THE BLOG
12/28/2015 02:20 pm ET | Updated Dec 28, 2016

Breaking Down UFC 195: Lawler vs. Condit

The welterweight title is back on the line on January 2, as reigning champion Robbie Lawler attempts to defend his belt for a second time, taking on Carlos Condit in the UFC 195 (10 P.M. EST, Pay Per View) main event.

A bout that was rescheduled from November, after Lawler was forced to postpone due to injury, this fight features two of the division's most feared and accomplished finishers.

Lawler (26-10 1 NC, 11-4 UFC), who is riding four-straight wins inside the Octagon, is known for his fast and heavy hands. A knockout artist who first debuted in the UFC at age 20, Lawler has been nearly perfect during his second run inside the Octagon, only narrowly losing a decision to Johny Hendricks in March 2014. Ever since, Lawler has been lights out.

Condit (30-8, 7-4 UFC), a former interim champ, has faced some of the sport's best, including Georges St-Pierre and Nick Diaz, in five-round affairs, and will look to unload his unorthodox striking arsenal on Lawler. Known for starting slow and making adjustments, Condit has an active and offensive guard on the ground, but it's in the clinch where's he best able to utilize his advantages of height and reach.

Stylistically, the contest should be an exciting battle of kickboxing-heavy MMA. And with Lawler and Condit both preferring the standup, this bout is likely to end via TKO. Look for Lawler to stop the fight via punches in the mid-to-late rounds.

Co-Main Event: Andrei Arlovski vs. Stipe Miocic

Former heavyweight champion Andrei Arlovski continues to ride his career resurgence up the divisional ranks. A winner of four straight inside the Octagon, Arlovski is now paired with boxer and wrestler Stipe Miocic, in what could be a title-eliminator.

With Arlovski (25-10 1 NC, 14-4 UFC), there will be no surprises. His gameplan will rely on punching for the knockout, while not over extending himself or exposing himself to Miocic's punches.

Miocic (13-2, 7-2 UFC) prefers to do damage at close range, utilizing his wrestling to grind opponents down against the cage and dirty box in close.

It's been a great ride for Arlovski since returning to the UFC in 2014, but the streak ends against Miocic, who controls the Octagon and pressures his way to a decision victory.

Lorenz Larkin vs. Albert Tumenov

Boy has Lorenz Larkin been a great story since cutting down to 170 pounds.

A former middleweight, who owns a win over welterweight champion Lawler, Larkin (16-4, 3-4 UFC) has looked impressive during his first two fights at 170, earning a pair of TKO wins.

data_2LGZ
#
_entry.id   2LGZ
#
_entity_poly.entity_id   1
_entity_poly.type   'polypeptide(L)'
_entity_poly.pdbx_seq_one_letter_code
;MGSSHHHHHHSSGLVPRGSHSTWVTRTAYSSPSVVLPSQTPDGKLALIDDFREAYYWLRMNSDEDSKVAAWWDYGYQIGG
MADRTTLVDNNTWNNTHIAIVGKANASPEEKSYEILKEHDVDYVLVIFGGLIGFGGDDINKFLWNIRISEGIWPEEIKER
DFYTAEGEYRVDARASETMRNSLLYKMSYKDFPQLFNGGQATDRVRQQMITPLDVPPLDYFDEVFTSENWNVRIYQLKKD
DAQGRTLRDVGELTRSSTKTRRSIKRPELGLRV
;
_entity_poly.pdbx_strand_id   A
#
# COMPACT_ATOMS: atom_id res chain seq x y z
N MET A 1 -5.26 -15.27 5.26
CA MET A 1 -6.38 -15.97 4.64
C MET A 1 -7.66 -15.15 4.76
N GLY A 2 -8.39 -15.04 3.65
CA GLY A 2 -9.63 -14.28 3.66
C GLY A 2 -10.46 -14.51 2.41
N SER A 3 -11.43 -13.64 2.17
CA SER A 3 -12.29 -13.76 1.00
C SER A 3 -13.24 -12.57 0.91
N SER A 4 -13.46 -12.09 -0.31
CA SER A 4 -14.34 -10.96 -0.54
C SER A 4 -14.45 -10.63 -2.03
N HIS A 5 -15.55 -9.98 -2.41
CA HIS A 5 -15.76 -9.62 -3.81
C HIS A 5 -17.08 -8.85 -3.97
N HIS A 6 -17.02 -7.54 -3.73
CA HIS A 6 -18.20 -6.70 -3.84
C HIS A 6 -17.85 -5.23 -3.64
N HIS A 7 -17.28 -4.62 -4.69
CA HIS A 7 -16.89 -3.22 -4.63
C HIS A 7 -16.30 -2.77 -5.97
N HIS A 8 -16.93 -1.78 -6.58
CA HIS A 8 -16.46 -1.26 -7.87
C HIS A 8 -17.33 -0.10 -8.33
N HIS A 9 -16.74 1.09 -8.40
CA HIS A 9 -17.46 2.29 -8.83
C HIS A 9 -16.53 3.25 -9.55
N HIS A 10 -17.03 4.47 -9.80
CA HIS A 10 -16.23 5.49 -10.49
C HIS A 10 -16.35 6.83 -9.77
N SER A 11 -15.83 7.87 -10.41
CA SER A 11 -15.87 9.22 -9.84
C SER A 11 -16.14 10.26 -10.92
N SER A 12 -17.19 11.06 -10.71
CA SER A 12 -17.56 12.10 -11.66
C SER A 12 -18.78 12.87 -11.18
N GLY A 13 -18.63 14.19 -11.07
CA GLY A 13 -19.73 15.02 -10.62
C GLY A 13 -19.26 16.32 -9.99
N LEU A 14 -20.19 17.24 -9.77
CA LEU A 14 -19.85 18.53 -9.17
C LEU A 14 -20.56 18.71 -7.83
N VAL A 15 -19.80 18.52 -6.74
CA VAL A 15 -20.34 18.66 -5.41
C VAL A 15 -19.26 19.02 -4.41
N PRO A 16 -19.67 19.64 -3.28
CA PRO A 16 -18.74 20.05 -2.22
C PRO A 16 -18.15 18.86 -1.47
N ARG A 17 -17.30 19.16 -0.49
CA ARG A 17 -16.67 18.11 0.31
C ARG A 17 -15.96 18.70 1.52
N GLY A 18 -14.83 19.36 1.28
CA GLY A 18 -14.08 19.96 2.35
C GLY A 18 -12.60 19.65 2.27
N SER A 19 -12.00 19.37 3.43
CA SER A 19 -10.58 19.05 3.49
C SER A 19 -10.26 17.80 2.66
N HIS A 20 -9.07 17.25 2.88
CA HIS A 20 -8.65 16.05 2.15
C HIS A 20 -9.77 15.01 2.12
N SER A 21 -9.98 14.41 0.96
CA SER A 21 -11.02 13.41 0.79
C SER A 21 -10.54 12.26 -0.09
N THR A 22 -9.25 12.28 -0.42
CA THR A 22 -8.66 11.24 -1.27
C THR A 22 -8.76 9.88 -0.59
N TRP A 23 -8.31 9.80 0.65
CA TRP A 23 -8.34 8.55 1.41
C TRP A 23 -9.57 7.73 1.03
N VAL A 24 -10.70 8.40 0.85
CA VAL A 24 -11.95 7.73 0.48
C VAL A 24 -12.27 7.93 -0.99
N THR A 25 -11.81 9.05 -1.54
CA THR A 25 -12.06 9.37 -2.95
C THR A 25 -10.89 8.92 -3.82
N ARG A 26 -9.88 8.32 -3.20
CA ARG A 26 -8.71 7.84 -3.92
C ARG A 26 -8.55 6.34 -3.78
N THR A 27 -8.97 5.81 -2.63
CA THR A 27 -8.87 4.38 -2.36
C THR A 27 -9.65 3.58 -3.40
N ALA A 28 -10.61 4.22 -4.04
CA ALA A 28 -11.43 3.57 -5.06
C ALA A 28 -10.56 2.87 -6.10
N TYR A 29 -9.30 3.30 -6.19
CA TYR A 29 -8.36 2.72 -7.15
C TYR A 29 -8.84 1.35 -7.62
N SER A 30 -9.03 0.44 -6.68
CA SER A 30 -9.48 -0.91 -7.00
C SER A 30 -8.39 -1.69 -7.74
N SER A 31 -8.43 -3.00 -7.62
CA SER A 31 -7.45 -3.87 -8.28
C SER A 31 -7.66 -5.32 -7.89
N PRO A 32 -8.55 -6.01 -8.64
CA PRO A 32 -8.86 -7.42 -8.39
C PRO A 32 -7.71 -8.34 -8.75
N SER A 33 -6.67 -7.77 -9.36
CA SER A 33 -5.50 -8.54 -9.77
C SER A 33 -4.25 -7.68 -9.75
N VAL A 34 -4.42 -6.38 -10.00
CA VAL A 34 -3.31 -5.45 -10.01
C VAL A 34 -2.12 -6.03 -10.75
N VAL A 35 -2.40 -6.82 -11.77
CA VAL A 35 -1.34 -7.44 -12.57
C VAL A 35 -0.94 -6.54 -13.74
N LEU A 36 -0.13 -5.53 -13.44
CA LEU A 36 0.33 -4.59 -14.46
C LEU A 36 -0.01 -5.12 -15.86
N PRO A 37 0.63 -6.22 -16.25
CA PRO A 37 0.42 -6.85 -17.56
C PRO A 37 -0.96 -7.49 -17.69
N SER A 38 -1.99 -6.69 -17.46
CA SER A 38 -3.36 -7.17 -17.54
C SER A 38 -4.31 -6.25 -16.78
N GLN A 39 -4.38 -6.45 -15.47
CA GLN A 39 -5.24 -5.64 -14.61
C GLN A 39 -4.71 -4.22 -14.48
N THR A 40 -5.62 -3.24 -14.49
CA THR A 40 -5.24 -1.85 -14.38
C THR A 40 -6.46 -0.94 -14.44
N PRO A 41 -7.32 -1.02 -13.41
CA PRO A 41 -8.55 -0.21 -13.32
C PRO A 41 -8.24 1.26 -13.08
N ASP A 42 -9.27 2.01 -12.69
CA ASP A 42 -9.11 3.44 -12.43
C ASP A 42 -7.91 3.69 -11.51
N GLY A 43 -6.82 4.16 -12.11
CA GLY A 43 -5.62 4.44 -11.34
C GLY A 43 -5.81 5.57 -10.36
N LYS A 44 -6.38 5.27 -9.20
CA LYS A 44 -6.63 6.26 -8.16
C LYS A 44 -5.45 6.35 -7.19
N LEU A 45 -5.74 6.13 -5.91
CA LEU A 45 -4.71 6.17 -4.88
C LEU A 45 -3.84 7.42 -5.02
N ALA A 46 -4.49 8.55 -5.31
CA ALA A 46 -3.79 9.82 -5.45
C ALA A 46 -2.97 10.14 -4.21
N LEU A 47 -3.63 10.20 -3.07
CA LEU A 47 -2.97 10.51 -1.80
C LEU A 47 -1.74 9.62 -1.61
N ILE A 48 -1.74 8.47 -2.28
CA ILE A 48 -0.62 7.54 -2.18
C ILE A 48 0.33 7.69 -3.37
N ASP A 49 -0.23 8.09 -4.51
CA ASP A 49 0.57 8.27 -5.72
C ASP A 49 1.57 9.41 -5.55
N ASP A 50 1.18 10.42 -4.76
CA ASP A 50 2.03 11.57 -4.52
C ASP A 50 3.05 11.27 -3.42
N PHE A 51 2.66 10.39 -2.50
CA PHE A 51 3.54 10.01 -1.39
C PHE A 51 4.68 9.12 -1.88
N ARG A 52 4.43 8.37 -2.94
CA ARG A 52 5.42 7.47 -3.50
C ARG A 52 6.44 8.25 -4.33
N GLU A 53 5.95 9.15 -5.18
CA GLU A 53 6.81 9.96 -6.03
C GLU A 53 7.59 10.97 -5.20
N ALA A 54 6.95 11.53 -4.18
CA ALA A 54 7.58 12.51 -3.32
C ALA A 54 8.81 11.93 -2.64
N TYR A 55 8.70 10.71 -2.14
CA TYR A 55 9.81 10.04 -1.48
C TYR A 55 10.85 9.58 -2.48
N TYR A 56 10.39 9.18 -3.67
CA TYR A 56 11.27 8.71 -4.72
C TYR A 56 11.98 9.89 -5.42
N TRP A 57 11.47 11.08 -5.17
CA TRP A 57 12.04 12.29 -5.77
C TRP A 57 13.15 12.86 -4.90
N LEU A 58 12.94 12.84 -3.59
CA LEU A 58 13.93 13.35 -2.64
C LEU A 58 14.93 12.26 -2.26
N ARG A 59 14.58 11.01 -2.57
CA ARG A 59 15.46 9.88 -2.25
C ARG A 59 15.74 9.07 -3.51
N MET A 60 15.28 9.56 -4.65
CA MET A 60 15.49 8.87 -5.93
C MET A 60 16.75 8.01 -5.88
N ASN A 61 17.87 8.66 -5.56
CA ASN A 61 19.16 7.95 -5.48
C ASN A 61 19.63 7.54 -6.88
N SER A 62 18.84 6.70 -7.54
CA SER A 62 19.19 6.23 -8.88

Tumenov (16-2, 4-1 UFC) is riding four straight heading into UFC 195, including a Performance of the Night head kick in his most recent bout.

Expect a mostly standup affair, as both Larkin and Tumenov favor the knockout. And sometime late in the second, Tumenov will put it together to stop the fight via TKO.

Diego Brandao vs. Brian Ortega

Former The Ultimate Fighter winner Diego Brandao always delivers something wild inside the Octagon. He doesn't always win, but there's definitely a show.

Brandao (20-10, 6-3 UFC) can punch. He likes to punch and knee, but he can also deliver on the ground, where he's apt in the submission game. In between, Brandao exposes many weaknesses, but he does so in the spirit of fighting, hard.

Ortega (9-0 1 NC, 1-0 1 NC UFC), an up-and-comer, is a more patient fighter, who prefers the ground over the feet.

Expect Brandao to race out and look for the knockout. Ortega will weather the storm until Brandao gasses out and take the bout via decision.

Abel Trujillo vs. Tony Sims

A mainstay at Boca Raton's Blackzilians camp, Abel Trujillo is the very type of serviceable wrestle-boxer that can hang on the UFC's lower rung, but has never been quite able to step up against higher-ranked opposition. Tony Sims, who's only in his third fight with the UFC, is living on that lower tier, where Trujillo has been able to feast on opponents.

Trujillo (12-7 1 NC, 3-3 1 NC UFC) is known for some heavy, heavy hands, but he's likely to fade as the fight goes on. Sims (12-3, 1-1 UFC) also has knockout power, and has only been finished once in professional competition.

The first round will start of off fast, and it won't be pretty, as the bout evolves into a grinder along the cage fence. Sims will mount a comeback in the second frame, but somehow, Trujillo will land the knockout punch before the final bell and avoid a third-straight loss.

Dustin Poirier vs. Joseph Duffy

While we generally focus on the main card, this lightweight bout between Dustin Poirier and Joseph Duffy can not be ignored, despite its place on the UFC Fight Pass preliminary card (6:30 P.M. EST, UFC.TV).

A decorated finisher and five-year UFC veteran, Dustin Poirier (18-4, 10-3 UFC), the promotion's 12th-ranked lightweight, has a knack for exciting knockouts and submissions. Poirier was previously one of the sport's top featherweights before moving up to 155 pounds. He's 2-0 in the higher weight class and is right on the verge of emerging as a legitimate contender.

Duffy (14-1, 2-0 UFC), who was forced to withdraw from the pair's previous booking with a last-minute concussion, is the UFC's second great Irish hopeful. Known as the last man to beat Conor McGregor, Duffy excels as a boxer, but also plays the submission game. His style is an incredible counter to Poirier's, as both fighters play offense and defense well.

A strong candidate for the evening's Fight of the Night, this bout goes the distance, as both Poirier and Duffy never quite pull the trigger. Poirier wins by decision.